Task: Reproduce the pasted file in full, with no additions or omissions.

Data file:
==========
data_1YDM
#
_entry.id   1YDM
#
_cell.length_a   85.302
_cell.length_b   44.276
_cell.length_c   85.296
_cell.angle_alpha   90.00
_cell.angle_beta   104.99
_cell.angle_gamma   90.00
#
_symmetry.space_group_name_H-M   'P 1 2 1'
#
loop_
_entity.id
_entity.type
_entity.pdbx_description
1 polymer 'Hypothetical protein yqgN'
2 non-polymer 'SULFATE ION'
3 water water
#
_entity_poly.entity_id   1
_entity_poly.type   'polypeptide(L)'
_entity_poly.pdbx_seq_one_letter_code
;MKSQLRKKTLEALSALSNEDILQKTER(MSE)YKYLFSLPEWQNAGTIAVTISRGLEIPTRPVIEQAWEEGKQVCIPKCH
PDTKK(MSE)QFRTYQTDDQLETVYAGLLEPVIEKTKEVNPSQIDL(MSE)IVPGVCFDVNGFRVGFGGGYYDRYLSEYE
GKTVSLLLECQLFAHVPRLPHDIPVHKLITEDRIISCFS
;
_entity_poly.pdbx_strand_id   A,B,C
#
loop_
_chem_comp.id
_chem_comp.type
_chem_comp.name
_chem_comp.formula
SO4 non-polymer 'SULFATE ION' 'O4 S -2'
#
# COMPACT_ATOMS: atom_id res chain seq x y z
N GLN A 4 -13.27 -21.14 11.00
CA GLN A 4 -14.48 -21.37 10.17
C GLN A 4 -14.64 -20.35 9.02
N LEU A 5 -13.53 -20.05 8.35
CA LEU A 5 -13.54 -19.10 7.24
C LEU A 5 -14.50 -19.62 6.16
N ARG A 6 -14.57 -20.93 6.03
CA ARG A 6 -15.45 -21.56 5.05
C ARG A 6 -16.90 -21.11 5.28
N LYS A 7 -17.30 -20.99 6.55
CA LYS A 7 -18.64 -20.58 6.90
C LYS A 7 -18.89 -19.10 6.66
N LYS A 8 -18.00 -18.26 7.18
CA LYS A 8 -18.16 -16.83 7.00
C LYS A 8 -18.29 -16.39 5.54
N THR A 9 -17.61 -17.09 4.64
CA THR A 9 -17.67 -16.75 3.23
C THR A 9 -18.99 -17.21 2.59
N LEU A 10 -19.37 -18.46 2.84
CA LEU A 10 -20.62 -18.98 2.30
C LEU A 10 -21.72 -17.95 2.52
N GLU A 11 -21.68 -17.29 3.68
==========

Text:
data_1YDM
#
_entry.id   1YDM
#
_cell.length_a   85.302
_cell.length_b   44.276
_cell.length_c   85.296
_cell.angle_alpha   90.00
_cell.angle_beta   104.99
_cell.angle_gamma   90.00
#
_symmetry.space_group_name_H-M   'P 1 2 1'
#
loop_
_entity.id
_entity.type
_entity.pdbx_description
1 polymer 'Hypothetical protein yqgN'
2 non-polymer 'SULFATE ION'
3 water water
#
_entity_poly.entity_id   1
_entity_poly.type   'polypeptide(L)'
_entity_poly.pdbx_seq_one_letter_code
;MKSQLRKKTLEALSALSNEDILQKTER(MSE)YKYLFSLPEWQNAGTIAVTISRGLEIPTRPVIEQAWEEGKQVCIPKCH
PDTKK(MSE)QFRTYQTDDQLETVYAGLLEPVIEKTKEVNPSQIDL(MSE)IVPGVCFDVNGFRVGFGGGYYDRYLSEYE
GKTVSLLLECQLFAHVPRLPHDIPVHKLITEDRIISCFS
;
_entity_poly.pdbx_strand_id   A,B,C
#
loop_
_chem_comp.id
_chem_comp.type
_chem_comp.name
_chem_comp.formula
SO4 non-polymer 'SULFATE ION' 'O4 S -2'
#
# COMPACT_ATOMS: atom_id res chain seq x y z
N GLN A 4 -13.27 -21.14 11.00
CA GLN A 4 -14.48 -21.37 10.17
C GLN A 4 -14.64 -20.35 9.02
N LEU A 5 -13.53 -20.05 8.35
CA LEU A 5 -13.54 -19.10 7.24
C LEU A 5 -14.50 -19.62 6.16
N ARG A 6 -14.57 -20.93 6.03
CA ARG A 6 -15.45 -21.56 5.05
C ARG A 6 -16.90 -21.11 5.28
N LYS A 7 -17.30 -20.99 6.55
CA LYS A 7 -18.64 -20.58 6.90
C LYS A 7 -18.89 -19.10 6.66
N LYS A 8 -18.00 -18.26 7.18
CA LYS A 8 -18.16 -16.83 7.00
C LYS A 8 -18.29 -16.39 5.54
N THR A 9 -17.61 -17.09 4.64
CA THR A 9 -17.67 -16.75 3.23
C THR A 9 -18.99 -17.21 2.59
N LEU A 10 -19.37 -18.46 2.84
CA LEU A 10 -20.62 -18.98 2.30
C LEU A 10 -21.72 -17.95 2.52
N GLU A 11 -21.68 -17.29 3.68